Personally, I could spend my whole life in the Croatian city nestled alongside the Dalmatian coastline. However, Split can also be a fantastic mini-break. There is a lot you can do as Split is an incredibly affordable city, which will hopefully be condensed down in this guide. Apartments are well priced, and I would recommend staying in one of them instead of a hotel, especially as some are in the heart of the medieval city. With this situation in mind, this is how to make the most of your 48 hours in Split.
Start your day with a pastry from one of the many bakeries scattered across the city. Think Greggs prices, but much better quality. No matter which part of the city you are staying in, you will suddenly find yourself at the UNESCO heritage site, Dicoletian’s Palace. The 4th century ruins still compose most of the old town, and walking around will leave you in awe.
Split’s old town is small, but easy to explore, meaning you do not have to worry about getting lost. I would advise to simply soak in the atmosphere the sounds of the city and the clanging church bells. Amongst the medieval buildings there are various restaurants and bars that you scope out for later, and independent craft shops. Split does not lean too heavily on the Game of Thrones craze, with few shops being devoted to the TV show, maintaining that local authenticity.
Once you have got to grips with Split, check out one of their many beaches. Bačvice is where to go if you want to be surrounded by people. For a more peaceful afternoon Bene beach is a better option, a bit further out but a scenic walk regardless. The Adriatic is an unparalleled and gorgeously clear sea, one of Croatia’s main draws, so you must spend some time by its water. However, if lying around on the beach is not your thing there are plenty of museums and galleries to choose from, such as the Split City Museum or the Mestrovic Gallery.
If you have been lounging about on the beach all afternoon and are heading back into the older part of Split, there is a great market nearby. Park Josipa Jurja Strossmayera contains market stalls full of all manner of objects. Whether it's paintings by locals or vintage jewellery, you can pick up anything and it is always good to have a rummage through. There is also a cracking fountain to look at if you want to laze around in the park.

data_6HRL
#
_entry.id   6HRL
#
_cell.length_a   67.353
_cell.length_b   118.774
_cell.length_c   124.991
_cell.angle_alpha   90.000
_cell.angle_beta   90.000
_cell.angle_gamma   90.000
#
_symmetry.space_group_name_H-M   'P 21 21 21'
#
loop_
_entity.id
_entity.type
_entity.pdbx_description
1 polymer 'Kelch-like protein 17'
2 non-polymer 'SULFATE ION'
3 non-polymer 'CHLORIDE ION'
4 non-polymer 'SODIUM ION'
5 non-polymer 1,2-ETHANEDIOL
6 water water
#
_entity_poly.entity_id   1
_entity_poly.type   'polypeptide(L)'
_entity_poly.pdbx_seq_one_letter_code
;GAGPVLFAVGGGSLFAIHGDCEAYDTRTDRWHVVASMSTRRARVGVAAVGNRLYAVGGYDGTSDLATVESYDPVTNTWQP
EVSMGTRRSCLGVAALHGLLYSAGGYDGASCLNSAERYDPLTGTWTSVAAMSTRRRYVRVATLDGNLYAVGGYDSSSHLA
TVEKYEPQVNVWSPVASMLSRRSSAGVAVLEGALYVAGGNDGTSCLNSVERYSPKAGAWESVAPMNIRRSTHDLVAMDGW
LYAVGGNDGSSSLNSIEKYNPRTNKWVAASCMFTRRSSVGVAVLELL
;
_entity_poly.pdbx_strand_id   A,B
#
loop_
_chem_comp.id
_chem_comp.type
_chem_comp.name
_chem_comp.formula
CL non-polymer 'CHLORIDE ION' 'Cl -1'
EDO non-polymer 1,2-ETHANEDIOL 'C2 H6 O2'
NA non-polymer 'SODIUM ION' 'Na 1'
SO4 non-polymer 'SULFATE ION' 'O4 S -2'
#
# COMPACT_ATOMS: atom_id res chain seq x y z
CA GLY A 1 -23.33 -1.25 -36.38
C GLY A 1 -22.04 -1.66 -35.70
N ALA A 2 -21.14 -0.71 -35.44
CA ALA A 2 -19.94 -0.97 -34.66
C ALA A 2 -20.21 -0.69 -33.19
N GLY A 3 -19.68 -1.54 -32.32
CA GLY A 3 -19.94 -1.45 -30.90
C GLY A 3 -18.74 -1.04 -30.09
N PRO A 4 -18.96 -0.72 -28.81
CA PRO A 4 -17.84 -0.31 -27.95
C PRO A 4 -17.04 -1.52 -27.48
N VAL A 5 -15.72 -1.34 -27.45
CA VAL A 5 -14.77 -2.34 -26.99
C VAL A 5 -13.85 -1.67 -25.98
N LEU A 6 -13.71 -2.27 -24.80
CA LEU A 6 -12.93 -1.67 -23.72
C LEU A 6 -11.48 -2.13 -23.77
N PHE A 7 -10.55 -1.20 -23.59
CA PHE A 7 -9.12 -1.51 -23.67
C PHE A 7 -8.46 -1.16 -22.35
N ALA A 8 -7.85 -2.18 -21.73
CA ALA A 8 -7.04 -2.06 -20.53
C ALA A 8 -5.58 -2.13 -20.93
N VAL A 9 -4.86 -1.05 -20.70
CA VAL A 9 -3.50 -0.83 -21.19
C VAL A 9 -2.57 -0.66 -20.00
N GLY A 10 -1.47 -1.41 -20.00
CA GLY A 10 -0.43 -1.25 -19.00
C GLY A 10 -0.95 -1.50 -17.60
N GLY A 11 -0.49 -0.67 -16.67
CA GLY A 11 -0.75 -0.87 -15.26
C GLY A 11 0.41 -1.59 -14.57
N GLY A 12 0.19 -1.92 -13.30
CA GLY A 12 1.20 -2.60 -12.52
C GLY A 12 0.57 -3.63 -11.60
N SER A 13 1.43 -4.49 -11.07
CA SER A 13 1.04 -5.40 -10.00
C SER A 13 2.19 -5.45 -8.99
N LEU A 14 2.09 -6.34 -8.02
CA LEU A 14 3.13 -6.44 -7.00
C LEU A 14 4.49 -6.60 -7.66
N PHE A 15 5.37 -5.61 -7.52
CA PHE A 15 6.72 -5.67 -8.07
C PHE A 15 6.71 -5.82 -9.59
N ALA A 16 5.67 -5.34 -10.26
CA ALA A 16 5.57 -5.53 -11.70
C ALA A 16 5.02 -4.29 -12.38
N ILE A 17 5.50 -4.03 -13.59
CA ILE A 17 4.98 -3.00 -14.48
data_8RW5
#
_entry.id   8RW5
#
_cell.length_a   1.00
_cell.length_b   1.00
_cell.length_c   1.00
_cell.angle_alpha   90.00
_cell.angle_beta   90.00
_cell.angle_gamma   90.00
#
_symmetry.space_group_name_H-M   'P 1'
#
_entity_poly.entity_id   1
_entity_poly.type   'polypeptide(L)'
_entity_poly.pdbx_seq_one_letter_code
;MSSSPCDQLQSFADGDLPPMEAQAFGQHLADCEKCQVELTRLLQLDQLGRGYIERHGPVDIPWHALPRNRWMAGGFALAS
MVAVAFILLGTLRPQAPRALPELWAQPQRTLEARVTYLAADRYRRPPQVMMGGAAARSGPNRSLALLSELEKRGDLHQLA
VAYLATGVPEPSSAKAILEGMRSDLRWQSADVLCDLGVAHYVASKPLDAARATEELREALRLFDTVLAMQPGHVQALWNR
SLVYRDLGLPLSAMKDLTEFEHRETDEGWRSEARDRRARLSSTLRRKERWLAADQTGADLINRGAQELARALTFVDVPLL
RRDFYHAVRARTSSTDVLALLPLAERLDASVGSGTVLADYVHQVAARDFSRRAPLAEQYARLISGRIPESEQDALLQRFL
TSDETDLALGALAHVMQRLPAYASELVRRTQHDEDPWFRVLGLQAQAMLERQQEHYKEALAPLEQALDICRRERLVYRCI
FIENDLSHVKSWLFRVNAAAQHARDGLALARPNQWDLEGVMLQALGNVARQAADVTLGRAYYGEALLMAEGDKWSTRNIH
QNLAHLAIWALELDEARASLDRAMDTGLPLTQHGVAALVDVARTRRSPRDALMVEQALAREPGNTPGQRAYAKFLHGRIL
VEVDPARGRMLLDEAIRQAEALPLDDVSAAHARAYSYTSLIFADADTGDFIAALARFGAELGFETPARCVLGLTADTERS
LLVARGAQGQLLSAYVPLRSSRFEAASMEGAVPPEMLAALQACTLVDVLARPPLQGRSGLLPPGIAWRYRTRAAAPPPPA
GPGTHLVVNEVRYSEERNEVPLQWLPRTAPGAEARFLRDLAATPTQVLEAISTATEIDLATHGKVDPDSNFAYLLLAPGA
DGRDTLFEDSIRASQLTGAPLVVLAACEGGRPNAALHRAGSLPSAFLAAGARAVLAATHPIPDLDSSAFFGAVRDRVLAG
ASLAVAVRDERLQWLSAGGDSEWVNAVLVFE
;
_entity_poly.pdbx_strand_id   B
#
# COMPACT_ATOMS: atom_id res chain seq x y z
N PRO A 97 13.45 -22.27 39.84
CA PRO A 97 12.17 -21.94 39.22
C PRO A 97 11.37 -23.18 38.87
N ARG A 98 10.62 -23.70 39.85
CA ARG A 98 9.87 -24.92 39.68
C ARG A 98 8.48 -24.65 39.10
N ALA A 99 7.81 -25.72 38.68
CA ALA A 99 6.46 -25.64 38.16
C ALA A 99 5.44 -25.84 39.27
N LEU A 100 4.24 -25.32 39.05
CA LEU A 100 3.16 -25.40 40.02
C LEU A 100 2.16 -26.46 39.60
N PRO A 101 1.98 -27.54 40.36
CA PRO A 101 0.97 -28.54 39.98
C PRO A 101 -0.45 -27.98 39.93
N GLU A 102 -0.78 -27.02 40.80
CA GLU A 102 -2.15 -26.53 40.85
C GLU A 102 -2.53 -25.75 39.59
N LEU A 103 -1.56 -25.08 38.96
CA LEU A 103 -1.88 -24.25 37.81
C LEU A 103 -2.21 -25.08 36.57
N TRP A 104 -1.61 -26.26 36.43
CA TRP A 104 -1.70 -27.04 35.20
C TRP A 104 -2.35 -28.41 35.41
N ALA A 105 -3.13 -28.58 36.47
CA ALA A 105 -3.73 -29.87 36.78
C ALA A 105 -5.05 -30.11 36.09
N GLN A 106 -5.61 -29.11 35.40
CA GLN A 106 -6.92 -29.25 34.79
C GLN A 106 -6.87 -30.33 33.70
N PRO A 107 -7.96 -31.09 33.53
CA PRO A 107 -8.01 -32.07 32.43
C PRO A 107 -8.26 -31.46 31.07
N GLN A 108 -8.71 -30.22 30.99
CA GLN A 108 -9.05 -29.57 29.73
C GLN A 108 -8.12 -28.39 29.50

It is well worth checking out the Croatian National Theatre as the sun fades, becoming rather Wes Andersonian in the evening. If your budget extends you could also book to see a performance. Some Split Summer Festival events are hosted there, so if your trip coincides with the thirty day period it is on, it would be well worth going for live music or theatre.
If the theatre does not take your fancy there are a range of restaurants and bars in the old town, and across the marina. Rather than me recommending anywhere I would suggest just having a look around, and stumbling across a place. Most restaurants sell hearty plates of seafood dishes and give you a local intimate setting to eat, which suits solo travellers and large groups of friends. There are plenty of authentic Croatian restaurants who often have the friendliest and best service in the world.
By the time it is dark, and if the nightclub scene is not for you, simply sitting along the marina is a gorgeous way to end the day. It is also a nice way to meet new people as well, as most Croatians are friendly and easy to talk to.
After soaking up the sun the previous day, it's a good idea to start off your day with a bit of hydration. Dotted around the city are juice stalls that blend the fruit of your choice, and are a great accompaniment if you want to go on a walk. An absolute must is venturing up Marjan hill. Not only is it a brilliant way to exercise and be amongst succulents and aloe vera, but once you are at the top you have a panoramic view of the whole of Split. The glittering sea and vast Dalmatian mountains are unmissable.
Marjan is one hell of a walk so I wouldn’t blame you for wanting a sit down afterwards. Behind the Croatian National Theatre there is a square where they sell ice cream and cheesecake in a multitude of flavours, the perfect treat after a long walk. Stopping here also gives you a chance to plan the rest of your afternoon, whilst trying to stop the local cats getting a lick of your ice cream.
Now would be a good time to visit any galleries or museums if you were at the beach the day before. However, if you’d spent the first day doing this, then a boat trip would be fun. One of my earliest memories of Croatia is going on the group fish picnics. You are taken out on a boat to a few different islands, and supplied with lunch as well.
If you want to spend a large amount of time on one island, perhaps look for tours that only cover one or two, as trips with more islands can feel rather rushed. Šolta would come highly recommended as there is more going on than others, from wineries and vineyards to a visit to Marchi castle. Swimming in these waters is tranquil, but make sure you watch out for sea urchins – you don’t want your trip ruined by one of those!
It may be nice to round up the last night of your trip with an evening wandering around the old town. By night it transforms, and is probably less busy. There is usually live music around Dicoletian’s Palace, conjuring a wonderful atmosphere that ensures you never want to leave. Again check out any restaurants you may have considered going before. Most prices are similar and extremely fair for the quality of food you receive.
Croatia is one of the most stunning countries in the world, with a little bit of something for everyone. Whether you are a fan of relaxing in nature, or like to soak up as much culture as possible Split offers that. It is a great place to spend a couple of days, but it is also worth staying for a week, because I can guarantee as soon as you get there, you will not want to leave.